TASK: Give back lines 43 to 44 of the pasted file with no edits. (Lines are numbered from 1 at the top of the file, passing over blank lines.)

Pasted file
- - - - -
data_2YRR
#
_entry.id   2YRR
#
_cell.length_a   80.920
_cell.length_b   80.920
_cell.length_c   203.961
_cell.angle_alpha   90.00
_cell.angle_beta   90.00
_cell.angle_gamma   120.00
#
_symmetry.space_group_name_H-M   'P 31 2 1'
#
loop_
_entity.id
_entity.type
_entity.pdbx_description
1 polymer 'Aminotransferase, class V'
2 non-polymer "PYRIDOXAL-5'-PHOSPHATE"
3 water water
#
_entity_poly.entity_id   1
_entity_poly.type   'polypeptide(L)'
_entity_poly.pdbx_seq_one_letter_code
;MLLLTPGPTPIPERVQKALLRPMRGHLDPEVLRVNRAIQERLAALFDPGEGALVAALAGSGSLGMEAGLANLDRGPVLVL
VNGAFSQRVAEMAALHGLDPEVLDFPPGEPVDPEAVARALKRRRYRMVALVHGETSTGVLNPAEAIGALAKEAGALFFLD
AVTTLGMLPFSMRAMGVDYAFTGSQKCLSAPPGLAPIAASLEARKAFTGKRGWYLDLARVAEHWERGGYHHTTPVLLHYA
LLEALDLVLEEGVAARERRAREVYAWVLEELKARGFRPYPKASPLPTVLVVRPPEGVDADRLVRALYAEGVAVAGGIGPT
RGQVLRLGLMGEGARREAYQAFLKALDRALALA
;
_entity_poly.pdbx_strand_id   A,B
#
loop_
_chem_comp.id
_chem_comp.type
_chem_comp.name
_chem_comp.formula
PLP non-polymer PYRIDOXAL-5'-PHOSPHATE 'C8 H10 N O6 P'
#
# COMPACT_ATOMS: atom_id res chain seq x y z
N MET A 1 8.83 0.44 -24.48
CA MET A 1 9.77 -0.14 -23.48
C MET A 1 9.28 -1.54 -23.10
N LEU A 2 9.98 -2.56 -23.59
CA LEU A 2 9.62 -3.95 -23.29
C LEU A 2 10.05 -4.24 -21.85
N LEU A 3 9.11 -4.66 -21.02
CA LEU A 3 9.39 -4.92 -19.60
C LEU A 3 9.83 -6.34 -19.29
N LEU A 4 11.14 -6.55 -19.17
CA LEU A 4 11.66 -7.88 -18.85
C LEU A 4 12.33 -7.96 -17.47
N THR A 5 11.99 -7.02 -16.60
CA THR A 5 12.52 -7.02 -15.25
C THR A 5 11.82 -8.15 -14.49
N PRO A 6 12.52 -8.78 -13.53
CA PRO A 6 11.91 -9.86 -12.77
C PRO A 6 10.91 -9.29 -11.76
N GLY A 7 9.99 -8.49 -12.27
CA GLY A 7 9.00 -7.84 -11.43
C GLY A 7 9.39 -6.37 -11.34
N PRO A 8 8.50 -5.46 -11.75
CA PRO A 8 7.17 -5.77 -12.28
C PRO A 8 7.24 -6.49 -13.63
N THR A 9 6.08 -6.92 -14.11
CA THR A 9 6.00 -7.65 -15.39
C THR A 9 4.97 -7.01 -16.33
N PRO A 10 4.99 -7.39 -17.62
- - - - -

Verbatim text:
C MET A 1 9.28 -1.54 -23.10
N LEU A 2 9.98 -2.56 -23.59